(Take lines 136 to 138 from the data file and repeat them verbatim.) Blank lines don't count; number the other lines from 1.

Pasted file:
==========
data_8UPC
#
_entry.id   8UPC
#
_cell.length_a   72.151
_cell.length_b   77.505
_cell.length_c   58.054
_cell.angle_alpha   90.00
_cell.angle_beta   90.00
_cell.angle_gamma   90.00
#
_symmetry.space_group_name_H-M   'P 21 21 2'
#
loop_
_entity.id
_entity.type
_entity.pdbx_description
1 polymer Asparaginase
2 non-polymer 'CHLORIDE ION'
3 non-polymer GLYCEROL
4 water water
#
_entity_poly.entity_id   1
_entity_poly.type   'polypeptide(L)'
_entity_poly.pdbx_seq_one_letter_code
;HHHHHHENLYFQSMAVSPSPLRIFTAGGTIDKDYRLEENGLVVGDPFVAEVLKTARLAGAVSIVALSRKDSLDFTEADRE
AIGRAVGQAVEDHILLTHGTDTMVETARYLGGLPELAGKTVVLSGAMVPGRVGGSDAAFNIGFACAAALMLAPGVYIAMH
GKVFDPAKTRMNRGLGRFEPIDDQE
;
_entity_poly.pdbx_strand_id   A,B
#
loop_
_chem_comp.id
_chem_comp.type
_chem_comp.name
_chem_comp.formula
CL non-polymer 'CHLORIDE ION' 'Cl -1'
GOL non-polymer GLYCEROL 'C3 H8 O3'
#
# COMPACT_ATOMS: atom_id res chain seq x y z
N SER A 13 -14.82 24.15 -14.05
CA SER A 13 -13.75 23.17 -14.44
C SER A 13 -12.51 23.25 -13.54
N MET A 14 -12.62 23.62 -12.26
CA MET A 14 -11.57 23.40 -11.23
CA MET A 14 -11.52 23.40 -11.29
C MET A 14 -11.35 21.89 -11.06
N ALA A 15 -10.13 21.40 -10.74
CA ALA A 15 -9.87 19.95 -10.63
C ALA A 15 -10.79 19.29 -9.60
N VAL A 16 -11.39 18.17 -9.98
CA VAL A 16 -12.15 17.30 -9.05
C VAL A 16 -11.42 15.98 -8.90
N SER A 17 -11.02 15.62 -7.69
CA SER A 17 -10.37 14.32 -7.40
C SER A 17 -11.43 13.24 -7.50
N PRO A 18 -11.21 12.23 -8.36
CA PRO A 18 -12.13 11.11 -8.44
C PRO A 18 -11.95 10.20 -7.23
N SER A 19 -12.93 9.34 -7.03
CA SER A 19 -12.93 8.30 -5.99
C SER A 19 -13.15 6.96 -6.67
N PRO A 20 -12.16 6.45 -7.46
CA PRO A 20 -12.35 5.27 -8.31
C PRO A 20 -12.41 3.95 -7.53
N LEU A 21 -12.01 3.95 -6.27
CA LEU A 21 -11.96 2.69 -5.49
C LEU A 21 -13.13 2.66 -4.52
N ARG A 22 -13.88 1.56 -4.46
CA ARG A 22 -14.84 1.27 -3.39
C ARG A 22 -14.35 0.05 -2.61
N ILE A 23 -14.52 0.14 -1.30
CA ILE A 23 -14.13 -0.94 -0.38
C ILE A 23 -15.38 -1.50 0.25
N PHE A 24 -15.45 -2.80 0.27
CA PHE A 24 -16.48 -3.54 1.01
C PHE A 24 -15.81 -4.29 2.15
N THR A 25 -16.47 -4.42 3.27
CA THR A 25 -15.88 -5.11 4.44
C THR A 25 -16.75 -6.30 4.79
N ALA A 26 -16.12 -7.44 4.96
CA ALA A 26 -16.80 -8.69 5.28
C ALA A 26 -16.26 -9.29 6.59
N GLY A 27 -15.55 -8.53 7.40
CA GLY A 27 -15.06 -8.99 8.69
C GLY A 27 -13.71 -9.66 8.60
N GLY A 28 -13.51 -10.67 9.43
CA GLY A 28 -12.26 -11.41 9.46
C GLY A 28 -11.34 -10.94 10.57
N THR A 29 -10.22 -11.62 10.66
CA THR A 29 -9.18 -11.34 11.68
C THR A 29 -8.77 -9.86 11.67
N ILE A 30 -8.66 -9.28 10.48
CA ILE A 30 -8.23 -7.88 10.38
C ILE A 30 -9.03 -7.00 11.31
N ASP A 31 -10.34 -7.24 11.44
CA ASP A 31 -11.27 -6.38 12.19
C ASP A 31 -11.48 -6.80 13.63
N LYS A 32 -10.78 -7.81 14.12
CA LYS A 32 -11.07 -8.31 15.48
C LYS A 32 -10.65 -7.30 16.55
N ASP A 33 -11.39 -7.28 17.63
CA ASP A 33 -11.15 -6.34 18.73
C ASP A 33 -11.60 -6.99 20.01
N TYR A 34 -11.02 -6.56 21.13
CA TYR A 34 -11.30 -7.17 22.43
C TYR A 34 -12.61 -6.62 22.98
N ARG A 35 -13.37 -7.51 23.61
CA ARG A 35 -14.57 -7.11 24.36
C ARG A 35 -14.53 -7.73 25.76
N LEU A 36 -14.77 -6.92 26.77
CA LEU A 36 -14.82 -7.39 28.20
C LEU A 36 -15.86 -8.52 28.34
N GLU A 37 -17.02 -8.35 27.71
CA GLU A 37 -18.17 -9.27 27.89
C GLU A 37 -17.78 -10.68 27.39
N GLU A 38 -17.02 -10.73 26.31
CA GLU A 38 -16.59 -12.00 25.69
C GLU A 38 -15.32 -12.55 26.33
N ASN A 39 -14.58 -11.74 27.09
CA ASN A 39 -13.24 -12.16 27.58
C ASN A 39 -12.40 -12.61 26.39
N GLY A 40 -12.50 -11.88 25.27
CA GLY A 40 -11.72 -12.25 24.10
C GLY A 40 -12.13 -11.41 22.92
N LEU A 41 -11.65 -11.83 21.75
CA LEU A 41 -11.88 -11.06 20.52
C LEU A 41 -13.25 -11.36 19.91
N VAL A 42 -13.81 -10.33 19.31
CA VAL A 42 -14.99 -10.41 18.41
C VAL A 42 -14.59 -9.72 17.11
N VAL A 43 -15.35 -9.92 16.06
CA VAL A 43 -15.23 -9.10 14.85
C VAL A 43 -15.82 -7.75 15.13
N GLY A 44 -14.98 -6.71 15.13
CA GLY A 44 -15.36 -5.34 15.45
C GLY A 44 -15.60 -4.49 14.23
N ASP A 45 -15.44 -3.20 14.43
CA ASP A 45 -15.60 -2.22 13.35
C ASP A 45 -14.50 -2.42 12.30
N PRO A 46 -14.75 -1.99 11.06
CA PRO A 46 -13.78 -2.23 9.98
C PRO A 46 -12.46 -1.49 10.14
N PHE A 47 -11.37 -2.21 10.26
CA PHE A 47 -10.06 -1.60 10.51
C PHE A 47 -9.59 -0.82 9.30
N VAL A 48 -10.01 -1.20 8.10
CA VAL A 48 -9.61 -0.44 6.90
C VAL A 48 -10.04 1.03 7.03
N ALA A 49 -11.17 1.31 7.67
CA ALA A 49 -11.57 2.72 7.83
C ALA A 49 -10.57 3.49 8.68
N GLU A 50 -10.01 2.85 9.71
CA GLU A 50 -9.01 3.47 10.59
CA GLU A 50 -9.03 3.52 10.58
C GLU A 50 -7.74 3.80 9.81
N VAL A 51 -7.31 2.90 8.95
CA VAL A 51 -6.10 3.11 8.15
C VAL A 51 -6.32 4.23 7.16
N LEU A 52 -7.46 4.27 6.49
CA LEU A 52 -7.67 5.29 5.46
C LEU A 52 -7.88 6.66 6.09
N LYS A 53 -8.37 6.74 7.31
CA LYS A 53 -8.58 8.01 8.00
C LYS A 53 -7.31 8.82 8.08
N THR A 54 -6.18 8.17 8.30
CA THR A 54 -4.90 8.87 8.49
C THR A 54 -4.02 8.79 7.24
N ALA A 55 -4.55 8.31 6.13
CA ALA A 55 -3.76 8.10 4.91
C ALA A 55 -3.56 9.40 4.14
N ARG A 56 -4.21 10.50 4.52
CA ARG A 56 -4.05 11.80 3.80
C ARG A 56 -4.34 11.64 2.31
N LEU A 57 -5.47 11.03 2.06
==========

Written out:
CA GLY A 44 -15.36 -5.34 15.45
C GLY A 44 -15.60 -4.49 14.23
N ASP A 45 -15.44 -3.20 14.43